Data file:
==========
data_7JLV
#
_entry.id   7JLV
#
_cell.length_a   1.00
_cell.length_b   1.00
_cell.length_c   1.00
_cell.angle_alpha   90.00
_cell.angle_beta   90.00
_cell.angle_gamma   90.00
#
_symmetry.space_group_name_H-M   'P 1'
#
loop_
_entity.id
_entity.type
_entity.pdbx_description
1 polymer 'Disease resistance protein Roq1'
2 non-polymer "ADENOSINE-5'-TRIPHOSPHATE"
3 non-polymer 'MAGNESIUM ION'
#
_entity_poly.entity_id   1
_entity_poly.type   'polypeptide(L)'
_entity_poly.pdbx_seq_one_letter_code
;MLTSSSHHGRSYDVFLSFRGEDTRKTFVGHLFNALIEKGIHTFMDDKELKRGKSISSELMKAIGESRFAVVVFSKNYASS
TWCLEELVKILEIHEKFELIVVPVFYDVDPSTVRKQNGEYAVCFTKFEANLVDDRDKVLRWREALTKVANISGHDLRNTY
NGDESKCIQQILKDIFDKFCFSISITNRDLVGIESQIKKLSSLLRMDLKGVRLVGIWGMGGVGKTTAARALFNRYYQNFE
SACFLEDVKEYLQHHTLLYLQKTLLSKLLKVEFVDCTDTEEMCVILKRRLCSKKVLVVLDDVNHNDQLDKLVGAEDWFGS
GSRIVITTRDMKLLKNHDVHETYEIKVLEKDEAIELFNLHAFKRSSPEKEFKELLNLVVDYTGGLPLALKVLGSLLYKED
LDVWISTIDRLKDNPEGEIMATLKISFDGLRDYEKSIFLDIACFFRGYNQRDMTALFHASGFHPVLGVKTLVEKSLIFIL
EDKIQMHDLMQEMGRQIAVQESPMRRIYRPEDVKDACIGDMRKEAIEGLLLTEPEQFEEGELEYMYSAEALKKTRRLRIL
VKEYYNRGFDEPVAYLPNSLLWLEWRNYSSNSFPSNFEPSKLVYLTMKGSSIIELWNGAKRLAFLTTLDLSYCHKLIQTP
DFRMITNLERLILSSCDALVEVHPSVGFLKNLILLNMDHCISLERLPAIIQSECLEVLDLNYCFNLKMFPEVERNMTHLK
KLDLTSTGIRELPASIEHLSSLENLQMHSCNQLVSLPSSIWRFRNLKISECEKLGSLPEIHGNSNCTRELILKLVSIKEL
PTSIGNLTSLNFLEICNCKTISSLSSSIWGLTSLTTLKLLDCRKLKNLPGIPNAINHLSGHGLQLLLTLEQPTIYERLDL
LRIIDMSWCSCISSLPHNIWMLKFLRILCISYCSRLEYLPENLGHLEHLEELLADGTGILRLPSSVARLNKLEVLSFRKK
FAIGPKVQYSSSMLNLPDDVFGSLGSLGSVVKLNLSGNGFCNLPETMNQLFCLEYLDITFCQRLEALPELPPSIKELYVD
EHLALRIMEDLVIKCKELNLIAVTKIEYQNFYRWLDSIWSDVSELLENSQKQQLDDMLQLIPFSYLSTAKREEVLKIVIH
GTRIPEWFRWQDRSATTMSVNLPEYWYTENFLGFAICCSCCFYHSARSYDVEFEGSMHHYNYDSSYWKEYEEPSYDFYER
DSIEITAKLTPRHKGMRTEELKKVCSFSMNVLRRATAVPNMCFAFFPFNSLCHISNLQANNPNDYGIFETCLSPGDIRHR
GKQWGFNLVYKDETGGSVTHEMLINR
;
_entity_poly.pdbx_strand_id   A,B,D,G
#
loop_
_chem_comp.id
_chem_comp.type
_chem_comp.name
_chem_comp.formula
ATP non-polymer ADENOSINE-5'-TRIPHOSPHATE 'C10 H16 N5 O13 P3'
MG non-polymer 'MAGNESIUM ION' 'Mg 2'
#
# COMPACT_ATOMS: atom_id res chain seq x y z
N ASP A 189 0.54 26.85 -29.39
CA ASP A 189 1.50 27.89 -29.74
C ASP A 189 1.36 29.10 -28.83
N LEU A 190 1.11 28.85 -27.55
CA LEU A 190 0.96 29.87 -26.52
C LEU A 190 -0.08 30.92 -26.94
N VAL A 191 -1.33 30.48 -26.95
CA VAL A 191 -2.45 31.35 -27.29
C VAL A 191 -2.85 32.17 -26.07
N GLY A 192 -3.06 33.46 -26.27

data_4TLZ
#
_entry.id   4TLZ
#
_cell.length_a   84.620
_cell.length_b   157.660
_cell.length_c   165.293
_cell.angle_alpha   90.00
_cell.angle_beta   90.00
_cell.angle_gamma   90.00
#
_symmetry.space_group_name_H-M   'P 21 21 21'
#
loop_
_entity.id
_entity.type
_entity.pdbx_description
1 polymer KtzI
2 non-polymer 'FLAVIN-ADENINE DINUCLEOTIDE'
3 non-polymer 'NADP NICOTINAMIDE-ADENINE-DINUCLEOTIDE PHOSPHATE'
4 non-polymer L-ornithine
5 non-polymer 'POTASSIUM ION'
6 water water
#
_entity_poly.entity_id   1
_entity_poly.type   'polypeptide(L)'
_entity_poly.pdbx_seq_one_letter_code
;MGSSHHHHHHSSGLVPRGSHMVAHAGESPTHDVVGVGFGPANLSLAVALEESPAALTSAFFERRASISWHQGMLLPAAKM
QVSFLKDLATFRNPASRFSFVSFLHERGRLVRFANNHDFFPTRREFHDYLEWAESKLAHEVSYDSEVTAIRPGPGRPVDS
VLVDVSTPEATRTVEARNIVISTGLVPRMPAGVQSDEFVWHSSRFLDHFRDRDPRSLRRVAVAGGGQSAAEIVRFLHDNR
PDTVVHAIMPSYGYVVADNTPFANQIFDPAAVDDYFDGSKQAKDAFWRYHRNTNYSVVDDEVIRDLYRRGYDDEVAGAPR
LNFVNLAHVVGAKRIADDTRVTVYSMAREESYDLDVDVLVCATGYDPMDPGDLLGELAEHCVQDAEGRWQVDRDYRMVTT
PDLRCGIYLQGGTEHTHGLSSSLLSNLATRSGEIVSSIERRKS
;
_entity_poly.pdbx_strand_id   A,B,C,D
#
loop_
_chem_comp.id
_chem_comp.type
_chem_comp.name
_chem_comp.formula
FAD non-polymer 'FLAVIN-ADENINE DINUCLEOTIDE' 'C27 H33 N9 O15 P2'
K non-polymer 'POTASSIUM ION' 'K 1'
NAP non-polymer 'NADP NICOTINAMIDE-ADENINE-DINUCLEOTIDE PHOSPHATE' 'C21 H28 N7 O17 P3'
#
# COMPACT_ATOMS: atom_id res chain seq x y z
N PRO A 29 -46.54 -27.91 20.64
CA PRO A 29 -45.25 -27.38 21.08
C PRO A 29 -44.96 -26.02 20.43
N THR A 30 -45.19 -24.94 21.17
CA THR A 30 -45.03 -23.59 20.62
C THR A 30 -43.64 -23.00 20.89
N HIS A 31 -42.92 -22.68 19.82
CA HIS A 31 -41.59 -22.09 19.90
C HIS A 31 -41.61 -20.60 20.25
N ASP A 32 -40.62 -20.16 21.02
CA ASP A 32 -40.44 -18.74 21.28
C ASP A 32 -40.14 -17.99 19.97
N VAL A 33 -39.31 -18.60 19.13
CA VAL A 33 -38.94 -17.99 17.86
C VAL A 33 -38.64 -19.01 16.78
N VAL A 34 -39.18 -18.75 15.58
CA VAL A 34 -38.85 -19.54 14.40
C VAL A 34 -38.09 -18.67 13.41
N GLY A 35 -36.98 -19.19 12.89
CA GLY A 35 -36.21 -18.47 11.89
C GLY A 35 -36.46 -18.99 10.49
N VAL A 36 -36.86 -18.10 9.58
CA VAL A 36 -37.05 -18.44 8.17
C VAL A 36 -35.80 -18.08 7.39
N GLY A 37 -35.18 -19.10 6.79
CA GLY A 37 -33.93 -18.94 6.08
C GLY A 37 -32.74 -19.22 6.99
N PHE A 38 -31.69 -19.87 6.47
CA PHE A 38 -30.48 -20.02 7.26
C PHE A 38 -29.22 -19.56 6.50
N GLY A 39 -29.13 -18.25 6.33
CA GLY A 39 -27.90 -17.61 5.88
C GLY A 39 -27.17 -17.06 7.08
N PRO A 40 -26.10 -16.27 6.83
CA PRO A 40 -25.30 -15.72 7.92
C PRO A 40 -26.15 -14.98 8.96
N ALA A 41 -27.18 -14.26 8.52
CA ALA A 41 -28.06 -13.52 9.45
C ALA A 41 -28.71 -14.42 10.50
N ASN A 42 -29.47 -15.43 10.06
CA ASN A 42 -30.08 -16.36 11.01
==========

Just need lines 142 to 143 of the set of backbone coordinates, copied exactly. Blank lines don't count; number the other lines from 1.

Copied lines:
C GLY A 39 -27.17 -17.06 7.08
N PRO A 40 -26.10 -16.27 6.83